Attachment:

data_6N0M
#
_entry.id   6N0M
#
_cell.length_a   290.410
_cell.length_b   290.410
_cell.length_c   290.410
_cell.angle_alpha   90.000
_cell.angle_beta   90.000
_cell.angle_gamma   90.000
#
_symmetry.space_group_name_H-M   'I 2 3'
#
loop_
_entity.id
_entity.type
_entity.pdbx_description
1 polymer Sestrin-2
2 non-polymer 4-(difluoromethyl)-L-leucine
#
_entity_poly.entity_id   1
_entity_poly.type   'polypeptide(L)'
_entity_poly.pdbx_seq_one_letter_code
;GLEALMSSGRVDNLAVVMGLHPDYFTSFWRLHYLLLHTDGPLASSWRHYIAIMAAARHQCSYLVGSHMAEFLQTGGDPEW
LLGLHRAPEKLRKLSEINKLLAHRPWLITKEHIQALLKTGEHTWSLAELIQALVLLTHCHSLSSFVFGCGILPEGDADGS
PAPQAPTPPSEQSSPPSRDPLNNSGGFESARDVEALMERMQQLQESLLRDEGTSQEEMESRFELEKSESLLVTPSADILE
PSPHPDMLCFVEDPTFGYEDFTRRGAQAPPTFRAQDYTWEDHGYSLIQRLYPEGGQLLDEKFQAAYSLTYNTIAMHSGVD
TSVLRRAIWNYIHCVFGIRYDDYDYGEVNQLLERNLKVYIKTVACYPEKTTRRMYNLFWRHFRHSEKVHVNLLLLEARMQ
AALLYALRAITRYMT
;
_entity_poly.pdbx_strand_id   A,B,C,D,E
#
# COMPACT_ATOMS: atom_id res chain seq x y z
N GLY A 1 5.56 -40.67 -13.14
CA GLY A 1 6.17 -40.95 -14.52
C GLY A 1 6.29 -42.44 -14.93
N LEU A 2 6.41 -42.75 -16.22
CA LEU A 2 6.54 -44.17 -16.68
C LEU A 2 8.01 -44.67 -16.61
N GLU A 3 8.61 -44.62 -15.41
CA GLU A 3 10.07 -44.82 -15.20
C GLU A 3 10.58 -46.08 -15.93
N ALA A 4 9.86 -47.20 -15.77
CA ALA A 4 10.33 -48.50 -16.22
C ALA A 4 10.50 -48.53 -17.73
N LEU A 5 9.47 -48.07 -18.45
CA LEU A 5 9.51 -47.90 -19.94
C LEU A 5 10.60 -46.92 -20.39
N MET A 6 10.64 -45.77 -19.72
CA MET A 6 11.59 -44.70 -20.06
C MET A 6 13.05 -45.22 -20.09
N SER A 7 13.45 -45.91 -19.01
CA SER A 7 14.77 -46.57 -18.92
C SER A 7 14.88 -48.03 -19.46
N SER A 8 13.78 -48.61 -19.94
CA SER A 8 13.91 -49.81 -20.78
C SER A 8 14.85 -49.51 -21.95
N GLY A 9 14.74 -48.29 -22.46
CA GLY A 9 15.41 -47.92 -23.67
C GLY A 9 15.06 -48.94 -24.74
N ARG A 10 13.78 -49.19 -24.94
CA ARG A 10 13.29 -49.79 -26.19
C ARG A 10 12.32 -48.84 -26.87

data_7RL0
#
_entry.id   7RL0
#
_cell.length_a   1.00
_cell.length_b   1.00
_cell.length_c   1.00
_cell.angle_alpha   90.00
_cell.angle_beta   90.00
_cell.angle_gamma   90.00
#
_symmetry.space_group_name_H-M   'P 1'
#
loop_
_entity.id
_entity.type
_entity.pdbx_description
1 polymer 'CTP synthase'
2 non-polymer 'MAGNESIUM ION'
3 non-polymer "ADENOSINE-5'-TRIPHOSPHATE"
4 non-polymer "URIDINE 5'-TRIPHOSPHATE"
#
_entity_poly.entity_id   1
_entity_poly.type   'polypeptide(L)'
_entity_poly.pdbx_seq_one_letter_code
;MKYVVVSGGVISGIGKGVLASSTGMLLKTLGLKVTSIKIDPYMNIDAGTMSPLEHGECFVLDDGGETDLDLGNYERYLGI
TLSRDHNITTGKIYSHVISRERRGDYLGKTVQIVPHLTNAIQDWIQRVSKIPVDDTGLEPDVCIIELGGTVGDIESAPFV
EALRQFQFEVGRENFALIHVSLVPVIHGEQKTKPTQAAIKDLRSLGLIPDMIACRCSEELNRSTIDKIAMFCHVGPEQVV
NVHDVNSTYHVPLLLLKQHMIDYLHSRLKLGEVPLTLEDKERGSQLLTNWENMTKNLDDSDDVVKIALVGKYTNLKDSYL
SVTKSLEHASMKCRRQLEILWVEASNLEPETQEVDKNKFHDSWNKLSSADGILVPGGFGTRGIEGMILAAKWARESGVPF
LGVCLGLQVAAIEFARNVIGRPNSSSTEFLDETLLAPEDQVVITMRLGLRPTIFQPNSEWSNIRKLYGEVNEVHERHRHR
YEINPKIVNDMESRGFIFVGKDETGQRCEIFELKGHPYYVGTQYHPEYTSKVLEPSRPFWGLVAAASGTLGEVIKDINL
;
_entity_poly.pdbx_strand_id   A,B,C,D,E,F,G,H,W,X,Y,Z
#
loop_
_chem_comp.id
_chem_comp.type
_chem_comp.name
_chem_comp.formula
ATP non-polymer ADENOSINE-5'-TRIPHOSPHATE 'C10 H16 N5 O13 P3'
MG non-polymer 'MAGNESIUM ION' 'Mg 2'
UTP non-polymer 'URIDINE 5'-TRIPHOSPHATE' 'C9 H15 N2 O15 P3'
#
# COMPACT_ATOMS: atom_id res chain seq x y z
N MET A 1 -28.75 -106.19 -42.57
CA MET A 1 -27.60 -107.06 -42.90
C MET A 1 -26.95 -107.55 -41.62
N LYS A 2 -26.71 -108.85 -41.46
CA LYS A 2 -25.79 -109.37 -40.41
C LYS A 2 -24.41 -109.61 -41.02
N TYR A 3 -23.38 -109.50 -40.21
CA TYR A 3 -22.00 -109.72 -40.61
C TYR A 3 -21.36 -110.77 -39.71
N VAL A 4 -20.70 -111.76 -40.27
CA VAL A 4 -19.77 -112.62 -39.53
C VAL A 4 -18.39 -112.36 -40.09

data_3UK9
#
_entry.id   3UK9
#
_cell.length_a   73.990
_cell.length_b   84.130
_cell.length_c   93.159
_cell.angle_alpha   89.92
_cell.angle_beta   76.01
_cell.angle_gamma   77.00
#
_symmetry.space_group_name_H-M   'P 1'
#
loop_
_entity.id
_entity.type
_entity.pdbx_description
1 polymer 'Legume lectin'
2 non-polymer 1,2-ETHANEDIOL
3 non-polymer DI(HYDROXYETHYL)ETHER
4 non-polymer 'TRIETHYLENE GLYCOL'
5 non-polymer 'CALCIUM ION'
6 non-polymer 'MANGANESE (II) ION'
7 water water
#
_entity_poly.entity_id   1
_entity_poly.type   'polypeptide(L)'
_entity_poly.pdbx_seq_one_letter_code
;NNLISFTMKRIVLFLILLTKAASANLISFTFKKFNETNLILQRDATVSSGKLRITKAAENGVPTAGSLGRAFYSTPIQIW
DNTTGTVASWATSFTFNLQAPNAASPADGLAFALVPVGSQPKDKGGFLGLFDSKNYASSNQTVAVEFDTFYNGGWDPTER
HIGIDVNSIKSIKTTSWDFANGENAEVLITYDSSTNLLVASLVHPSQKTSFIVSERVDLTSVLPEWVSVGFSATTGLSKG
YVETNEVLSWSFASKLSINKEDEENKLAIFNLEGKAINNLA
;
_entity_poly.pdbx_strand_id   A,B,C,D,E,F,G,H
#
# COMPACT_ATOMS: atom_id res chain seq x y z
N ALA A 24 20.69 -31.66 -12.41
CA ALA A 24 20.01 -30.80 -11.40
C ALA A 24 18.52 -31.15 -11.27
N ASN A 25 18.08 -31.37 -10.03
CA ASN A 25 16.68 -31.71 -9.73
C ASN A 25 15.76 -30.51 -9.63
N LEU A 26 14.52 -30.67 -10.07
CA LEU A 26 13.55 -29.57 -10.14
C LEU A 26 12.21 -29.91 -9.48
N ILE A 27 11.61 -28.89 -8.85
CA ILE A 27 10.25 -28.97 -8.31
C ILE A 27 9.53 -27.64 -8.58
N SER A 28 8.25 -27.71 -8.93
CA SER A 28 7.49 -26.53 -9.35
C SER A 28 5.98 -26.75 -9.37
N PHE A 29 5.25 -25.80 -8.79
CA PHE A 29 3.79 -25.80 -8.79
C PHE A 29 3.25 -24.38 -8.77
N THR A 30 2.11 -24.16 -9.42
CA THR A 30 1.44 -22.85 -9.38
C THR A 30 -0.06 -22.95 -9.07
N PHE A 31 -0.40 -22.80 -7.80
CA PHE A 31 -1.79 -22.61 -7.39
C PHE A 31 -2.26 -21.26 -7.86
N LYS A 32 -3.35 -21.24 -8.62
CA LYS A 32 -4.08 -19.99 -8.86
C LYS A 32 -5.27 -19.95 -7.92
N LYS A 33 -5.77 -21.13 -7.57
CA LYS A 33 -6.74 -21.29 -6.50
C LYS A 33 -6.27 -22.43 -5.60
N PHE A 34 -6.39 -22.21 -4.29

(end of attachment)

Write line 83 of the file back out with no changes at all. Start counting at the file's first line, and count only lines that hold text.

3 non-polymer "ADENOSINE-5'-TRIPHOSPHATE"